But after studying its use elsewhere — in places such as New Zealand, Brazil, Vermont and major California cities — the grand jury said its expanded use in Marin could save the taxpayers money, reduce recidivism and ease the burden on courts, the county jail and Juvenile Hall.

"Expansion of restorative justice in Marin County — by schools, the adult and youth criminal justice systems, and neighborhoods and communities — must be undertaken," said the grand jury, a 19-member investigative watchdog panel empowered by the judiciary.

Under the restorative justice approach, offenders meet with community facilitators and sometimes the victims, discuss the impact of their actions, and negotiate how to make appropriate amends.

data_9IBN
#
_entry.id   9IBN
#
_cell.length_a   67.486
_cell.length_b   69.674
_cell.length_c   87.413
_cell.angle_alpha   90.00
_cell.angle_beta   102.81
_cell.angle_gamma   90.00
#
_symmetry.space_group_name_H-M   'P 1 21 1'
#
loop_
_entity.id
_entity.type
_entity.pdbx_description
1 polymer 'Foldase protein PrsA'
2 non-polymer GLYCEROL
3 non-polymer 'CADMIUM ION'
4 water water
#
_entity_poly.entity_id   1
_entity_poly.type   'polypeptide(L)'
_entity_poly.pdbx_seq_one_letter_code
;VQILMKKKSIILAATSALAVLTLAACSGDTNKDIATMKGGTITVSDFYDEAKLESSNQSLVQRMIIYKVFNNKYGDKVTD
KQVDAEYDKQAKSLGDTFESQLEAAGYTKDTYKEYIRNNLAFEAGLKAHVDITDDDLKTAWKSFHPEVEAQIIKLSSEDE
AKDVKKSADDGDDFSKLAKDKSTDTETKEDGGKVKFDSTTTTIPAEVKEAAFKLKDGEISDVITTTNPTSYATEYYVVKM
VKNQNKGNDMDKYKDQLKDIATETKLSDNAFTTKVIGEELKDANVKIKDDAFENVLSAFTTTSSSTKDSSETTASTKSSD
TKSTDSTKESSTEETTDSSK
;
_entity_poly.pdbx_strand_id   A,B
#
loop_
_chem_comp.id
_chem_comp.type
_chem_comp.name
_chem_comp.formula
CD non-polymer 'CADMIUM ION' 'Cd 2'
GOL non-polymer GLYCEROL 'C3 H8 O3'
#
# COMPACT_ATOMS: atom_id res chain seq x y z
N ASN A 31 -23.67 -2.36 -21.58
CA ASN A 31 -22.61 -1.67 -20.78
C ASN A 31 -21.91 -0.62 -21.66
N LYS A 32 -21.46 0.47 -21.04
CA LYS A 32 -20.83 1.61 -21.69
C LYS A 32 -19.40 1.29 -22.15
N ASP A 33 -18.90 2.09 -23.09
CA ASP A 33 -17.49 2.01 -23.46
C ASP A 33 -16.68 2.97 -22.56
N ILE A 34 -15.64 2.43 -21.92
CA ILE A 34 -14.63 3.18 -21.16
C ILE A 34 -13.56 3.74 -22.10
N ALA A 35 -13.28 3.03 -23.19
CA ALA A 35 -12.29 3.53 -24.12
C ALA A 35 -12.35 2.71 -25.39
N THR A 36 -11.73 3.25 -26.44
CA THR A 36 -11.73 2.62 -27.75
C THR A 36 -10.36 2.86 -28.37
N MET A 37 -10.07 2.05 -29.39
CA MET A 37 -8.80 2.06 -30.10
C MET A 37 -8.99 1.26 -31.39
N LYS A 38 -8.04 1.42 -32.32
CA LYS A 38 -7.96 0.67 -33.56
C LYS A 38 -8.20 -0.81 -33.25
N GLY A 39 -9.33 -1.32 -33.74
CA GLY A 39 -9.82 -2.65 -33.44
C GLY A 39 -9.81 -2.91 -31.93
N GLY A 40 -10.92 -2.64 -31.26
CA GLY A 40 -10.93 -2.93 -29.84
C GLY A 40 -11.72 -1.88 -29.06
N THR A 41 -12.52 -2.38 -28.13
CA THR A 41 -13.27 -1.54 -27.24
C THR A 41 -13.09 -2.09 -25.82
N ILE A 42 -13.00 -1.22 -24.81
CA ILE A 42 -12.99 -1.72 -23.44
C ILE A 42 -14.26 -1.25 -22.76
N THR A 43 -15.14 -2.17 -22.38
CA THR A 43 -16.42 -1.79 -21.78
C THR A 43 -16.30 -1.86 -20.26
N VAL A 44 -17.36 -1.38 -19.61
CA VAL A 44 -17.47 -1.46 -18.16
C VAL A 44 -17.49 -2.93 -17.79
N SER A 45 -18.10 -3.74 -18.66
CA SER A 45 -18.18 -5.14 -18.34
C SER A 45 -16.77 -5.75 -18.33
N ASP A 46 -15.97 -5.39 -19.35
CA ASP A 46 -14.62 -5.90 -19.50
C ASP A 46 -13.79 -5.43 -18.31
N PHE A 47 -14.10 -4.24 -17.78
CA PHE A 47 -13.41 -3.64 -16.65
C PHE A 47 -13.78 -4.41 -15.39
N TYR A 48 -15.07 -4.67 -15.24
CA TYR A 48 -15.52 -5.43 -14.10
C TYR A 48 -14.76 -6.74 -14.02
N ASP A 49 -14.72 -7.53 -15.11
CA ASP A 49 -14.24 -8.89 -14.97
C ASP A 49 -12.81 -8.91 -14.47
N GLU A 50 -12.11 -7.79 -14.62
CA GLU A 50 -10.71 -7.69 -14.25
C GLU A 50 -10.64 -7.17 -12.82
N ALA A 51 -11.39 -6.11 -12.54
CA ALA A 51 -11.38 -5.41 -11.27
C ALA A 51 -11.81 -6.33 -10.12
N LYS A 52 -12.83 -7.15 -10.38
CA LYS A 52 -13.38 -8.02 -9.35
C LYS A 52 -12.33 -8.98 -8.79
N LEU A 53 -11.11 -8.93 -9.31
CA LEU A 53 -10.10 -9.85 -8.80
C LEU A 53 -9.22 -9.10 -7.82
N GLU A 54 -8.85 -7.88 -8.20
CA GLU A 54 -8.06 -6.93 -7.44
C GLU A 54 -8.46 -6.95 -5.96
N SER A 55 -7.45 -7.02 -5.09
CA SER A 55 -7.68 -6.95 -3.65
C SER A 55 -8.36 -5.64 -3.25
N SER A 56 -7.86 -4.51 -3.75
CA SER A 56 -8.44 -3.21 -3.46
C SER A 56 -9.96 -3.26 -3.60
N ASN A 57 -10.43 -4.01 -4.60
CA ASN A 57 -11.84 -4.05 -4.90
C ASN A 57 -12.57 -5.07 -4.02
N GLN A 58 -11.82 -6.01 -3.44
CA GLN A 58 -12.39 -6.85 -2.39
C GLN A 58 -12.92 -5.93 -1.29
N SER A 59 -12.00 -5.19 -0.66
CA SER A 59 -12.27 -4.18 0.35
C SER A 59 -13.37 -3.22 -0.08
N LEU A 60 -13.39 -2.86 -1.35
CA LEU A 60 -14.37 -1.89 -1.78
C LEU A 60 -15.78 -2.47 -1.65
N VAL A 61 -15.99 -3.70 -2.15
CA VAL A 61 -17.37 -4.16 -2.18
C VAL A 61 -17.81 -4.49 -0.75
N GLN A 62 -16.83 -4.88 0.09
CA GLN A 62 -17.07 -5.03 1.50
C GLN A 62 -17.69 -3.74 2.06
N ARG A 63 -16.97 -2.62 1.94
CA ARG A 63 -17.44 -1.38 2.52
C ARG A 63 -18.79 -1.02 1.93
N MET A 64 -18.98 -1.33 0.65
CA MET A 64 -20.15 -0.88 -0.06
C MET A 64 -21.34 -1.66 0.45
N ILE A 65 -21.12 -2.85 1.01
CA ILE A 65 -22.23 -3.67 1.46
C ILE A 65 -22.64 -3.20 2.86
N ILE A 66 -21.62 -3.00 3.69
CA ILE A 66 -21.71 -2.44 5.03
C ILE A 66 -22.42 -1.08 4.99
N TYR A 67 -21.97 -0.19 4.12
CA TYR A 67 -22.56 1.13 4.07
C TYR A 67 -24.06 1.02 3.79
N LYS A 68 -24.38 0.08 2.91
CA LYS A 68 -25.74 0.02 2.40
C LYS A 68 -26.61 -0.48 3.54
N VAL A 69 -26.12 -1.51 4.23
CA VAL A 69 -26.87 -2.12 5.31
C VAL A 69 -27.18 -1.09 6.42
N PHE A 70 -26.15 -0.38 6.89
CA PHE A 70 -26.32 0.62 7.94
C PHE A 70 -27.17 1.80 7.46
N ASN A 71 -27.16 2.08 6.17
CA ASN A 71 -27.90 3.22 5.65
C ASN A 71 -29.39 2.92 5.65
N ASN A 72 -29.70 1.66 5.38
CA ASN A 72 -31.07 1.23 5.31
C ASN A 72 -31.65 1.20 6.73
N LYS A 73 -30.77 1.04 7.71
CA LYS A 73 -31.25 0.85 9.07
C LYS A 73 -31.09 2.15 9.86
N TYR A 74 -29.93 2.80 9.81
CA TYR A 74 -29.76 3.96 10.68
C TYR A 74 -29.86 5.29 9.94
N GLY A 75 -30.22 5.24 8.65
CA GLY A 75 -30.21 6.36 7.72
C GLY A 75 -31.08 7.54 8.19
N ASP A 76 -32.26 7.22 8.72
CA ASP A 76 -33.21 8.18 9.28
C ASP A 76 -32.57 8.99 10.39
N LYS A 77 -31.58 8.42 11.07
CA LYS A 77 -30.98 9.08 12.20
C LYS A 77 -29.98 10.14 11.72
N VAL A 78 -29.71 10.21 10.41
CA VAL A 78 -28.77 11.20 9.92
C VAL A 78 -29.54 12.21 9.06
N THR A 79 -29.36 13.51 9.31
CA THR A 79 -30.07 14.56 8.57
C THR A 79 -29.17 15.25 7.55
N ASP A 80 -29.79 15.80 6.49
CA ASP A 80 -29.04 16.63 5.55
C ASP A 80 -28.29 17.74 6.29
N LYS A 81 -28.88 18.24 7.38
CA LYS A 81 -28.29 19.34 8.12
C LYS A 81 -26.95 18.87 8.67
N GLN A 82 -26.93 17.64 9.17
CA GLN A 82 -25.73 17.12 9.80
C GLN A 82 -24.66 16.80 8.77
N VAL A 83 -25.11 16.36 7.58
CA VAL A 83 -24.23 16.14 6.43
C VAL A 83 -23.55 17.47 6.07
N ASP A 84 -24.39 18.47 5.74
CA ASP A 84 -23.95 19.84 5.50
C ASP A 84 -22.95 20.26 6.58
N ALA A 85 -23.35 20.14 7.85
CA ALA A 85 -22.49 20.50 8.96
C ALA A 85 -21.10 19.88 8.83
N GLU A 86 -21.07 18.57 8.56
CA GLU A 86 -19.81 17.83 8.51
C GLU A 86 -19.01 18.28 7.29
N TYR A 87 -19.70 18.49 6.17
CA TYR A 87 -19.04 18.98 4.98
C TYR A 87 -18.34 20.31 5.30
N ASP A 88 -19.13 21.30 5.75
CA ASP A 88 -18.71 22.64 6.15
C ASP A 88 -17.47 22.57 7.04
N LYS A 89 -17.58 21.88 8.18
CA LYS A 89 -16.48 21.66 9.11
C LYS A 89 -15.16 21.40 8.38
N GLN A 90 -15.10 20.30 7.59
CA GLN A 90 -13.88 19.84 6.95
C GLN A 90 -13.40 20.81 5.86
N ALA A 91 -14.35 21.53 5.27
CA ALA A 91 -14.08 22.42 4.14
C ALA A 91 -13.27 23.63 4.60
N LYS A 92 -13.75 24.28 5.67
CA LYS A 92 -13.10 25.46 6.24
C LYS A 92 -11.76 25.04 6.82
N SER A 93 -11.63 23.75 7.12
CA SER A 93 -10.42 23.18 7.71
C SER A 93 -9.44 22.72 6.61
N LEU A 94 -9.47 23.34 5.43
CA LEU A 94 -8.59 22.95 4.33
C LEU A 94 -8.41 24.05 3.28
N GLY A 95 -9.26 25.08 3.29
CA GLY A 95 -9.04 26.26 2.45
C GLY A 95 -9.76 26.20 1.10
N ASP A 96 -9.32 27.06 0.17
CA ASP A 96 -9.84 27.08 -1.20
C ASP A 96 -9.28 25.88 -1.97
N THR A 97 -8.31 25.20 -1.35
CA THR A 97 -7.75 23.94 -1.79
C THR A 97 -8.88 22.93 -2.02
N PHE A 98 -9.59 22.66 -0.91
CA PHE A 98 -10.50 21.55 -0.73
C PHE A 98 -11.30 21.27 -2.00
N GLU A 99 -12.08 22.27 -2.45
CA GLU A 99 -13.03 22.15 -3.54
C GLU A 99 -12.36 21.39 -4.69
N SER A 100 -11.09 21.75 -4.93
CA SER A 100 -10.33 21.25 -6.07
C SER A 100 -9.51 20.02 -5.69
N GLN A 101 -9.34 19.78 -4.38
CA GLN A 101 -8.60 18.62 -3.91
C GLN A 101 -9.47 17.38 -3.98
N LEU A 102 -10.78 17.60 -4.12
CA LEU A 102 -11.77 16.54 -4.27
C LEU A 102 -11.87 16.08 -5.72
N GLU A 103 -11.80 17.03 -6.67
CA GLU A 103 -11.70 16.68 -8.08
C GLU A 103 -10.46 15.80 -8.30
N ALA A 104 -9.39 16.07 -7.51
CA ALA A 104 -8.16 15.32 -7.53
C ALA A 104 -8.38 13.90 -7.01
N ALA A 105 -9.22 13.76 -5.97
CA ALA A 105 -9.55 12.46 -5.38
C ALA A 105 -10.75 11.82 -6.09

The offender then has a chance to perform community service, make restitution or seek therapy for addiction or behavioral problems. If the offender meets the agreed-upon obligations, he or she can avoid prosecution.

"Proponents assert that this approach provides satisfaction to the victim as well as to the community affected by the crime and prepares the offender for a crime-free future in ways the traditional punitive justice system does not," the grand jury said.

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Note: the Marin County Civil Grand Jury is a watchdog investigative body made up of 19 citizens and empowerd by the judicial system. The Civli Grand Jury "monitors the performance of local government and makes recommendations which can save taxpayers' dollars and improve services." (from its website)